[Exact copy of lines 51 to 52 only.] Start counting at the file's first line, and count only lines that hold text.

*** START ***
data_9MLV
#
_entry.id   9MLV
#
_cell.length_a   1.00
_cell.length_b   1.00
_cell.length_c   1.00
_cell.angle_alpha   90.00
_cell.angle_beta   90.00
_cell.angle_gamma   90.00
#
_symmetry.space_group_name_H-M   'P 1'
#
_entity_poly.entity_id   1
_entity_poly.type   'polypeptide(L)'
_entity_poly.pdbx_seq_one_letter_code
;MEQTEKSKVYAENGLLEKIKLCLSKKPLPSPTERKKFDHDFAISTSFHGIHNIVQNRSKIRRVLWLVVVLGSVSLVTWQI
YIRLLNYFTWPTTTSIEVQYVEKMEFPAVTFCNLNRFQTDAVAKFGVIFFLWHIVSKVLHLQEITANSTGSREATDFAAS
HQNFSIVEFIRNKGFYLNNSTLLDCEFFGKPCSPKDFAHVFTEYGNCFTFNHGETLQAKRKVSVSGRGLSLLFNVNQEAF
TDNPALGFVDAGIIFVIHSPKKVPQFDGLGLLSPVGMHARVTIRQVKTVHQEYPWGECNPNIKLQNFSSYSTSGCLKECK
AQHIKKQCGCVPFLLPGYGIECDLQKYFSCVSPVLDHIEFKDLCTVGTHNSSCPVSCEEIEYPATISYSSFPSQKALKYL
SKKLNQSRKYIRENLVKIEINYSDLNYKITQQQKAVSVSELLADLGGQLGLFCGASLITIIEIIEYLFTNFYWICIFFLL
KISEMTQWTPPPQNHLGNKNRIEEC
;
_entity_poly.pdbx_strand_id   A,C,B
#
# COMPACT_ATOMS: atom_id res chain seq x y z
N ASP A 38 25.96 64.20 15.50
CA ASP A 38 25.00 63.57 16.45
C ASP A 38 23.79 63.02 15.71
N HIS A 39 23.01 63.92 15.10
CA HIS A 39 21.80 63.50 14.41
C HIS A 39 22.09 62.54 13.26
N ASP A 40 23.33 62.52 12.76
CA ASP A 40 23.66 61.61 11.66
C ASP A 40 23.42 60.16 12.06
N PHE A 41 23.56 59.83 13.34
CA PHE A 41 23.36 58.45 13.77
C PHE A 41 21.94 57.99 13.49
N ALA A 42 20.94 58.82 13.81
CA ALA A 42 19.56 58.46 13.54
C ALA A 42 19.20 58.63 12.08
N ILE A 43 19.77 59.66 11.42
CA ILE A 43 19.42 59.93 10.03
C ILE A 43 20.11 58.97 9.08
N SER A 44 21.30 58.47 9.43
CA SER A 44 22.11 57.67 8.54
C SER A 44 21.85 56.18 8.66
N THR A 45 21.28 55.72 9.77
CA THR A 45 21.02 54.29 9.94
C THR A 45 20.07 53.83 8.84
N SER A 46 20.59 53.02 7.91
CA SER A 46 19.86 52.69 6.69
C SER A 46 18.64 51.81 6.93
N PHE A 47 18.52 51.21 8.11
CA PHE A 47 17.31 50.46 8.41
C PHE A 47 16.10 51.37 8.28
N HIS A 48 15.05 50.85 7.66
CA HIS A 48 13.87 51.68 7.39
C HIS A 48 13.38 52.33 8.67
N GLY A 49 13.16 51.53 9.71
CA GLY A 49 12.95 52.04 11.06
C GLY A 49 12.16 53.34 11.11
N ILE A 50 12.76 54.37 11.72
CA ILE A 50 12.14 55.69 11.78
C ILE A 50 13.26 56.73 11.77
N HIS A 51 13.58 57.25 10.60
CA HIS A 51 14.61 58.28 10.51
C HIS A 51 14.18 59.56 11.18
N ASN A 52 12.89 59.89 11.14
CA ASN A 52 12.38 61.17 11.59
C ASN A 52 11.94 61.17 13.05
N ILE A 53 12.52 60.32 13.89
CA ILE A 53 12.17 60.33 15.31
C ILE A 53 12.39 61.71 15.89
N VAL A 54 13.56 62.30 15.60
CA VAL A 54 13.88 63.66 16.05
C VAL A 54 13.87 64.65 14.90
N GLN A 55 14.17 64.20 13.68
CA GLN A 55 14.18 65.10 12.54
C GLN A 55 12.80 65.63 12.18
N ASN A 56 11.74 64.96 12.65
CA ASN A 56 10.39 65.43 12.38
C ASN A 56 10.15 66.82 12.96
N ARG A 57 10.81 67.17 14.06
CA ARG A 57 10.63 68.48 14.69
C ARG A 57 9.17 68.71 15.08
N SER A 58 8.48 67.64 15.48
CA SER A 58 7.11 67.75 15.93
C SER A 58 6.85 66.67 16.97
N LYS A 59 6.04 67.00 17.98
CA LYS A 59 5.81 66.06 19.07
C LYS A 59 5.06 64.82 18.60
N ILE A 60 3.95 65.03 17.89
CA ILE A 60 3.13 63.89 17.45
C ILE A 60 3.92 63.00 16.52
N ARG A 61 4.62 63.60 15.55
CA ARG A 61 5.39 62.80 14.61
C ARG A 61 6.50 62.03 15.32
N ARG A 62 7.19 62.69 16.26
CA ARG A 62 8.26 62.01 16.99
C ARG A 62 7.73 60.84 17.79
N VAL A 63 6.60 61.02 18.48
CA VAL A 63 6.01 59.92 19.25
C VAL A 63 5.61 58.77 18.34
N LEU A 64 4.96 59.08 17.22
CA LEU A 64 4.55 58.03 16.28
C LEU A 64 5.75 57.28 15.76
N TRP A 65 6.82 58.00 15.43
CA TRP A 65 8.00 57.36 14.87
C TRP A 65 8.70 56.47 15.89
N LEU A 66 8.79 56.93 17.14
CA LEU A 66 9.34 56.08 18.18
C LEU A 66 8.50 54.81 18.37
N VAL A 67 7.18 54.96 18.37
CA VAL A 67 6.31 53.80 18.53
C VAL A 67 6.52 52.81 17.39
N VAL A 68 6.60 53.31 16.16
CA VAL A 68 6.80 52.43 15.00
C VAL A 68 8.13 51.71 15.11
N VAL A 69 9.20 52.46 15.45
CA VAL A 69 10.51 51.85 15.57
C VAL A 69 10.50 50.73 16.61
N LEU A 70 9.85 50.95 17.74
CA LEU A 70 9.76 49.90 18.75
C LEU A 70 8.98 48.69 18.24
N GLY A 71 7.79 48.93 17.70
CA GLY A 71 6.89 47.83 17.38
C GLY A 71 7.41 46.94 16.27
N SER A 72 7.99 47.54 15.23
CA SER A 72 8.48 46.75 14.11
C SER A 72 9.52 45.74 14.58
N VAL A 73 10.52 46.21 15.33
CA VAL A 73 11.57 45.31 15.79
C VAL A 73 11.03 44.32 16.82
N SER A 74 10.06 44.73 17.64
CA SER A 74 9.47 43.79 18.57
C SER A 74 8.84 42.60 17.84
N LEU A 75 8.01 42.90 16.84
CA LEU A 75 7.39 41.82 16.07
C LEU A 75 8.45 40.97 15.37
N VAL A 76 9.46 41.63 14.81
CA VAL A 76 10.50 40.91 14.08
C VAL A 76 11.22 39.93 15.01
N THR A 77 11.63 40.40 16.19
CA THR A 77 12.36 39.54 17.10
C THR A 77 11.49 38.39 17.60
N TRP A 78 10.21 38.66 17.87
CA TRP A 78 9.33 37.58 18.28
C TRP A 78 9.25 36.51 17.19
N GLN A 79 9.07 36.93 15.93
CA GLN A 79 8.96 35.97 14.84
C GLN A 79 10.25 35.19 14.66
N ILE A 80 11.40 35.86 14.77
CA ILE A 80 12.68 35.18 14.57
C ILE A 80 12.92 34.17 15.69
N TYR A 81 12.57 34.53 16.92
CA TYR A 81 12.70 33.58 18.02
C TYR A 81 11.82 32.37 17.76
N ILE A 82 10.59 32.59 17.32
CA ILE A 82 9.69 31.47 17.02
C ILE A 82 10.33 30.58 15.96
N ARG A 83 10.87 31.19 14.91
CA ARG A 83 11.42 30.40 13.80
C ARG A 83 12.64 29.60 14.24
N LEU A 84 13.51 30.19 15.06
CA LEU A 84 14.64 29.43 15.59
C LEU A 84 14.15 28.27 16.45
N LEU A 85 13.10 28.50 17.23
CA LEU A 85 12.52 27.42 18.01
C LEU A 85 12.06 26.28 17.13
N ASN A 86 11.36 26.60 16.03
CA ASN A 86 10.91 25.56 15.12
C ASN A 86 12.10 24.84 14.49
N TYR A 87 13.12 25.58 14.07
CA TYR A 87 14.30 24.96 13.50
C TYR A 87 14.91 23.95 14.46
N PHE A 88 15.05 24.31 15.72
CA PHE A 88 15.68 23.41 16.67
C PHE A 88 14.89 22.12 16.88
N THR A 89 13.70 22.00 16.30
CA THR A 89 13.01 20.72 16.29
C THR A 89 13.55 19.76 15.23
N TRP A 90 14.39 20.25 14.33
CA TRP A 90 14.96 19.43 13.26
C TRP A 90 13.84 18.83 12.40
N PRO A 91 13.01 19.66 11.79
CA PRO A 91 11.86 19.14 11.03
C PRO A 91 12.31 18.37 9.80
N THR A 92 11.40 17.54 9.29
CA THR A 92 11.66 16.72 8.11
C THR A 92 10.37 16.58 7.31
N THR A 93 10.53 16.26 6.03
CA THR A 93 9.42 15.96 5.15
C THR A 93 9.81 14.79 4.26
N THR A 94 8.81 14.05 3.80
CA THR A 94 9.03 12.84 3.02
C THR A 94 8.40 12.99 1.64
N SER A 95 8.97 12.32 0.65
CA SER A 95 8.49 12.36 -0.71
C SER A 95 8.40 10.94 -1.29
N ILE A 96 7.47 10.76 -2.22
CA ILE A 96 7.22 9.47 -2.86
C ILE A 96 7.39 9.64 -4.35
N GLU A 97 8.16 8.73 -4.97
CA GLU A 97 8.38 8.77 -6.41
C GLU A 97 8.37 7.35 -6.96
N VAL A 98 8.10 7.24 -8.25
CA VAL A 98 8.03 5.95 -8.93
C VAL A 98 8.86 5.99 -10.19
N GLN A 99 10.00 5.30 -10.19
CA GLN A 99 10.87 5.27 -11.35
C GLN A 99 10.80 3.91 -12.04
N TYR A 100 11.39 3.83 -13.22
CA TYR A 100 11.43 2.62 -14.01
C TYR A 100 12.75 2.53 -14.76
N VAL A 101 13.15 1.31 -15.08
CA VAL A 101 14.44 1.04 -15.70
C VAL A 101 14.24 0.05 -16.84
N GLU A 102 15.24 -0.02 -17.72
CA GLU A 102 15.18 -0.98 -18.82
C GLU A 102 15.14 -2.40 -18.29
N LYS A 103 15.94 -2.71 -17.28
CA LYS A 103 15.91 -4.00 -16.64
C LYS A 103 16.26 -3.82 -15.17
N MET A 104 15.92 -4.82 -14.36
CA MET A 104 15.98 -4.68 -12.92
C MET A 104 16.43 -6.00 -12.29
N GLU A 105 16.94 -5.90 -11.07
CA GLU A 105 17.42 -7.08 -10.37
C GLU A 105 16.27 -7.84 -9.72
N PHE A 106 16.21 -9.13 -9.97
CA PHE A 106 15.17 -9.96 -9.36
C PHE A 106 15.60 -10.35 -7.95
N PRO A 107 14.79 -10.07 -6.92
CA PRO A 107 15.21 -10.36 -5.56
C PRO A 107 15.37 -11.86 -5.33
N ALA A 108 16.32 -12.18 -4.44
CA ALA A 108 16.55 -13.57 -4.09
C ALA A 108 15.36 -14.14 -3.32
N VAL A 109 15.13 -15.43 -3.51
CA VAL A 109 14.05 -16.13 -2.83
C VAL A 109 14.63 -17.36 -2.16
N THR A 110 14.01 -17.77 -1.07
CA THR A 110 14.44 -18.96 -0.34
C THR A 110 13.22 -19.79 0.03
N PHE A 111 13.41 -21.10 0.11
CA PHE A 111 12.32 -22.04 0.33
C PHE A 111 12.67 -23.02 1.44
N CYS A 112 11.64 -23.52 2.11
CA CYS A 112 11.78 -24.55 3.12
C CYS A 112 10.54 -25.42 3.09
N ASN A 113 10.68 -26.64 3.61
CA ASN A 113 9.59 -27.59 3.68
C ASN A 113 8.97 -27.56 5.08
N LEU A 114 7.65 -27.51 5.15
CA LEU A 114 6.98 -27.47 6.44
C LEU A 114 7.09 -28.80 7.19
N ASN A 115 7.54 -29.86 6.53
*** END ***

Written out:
C THR A 45 20.07 53.83 8.84
N SER A 46 20.59 53.02 7.91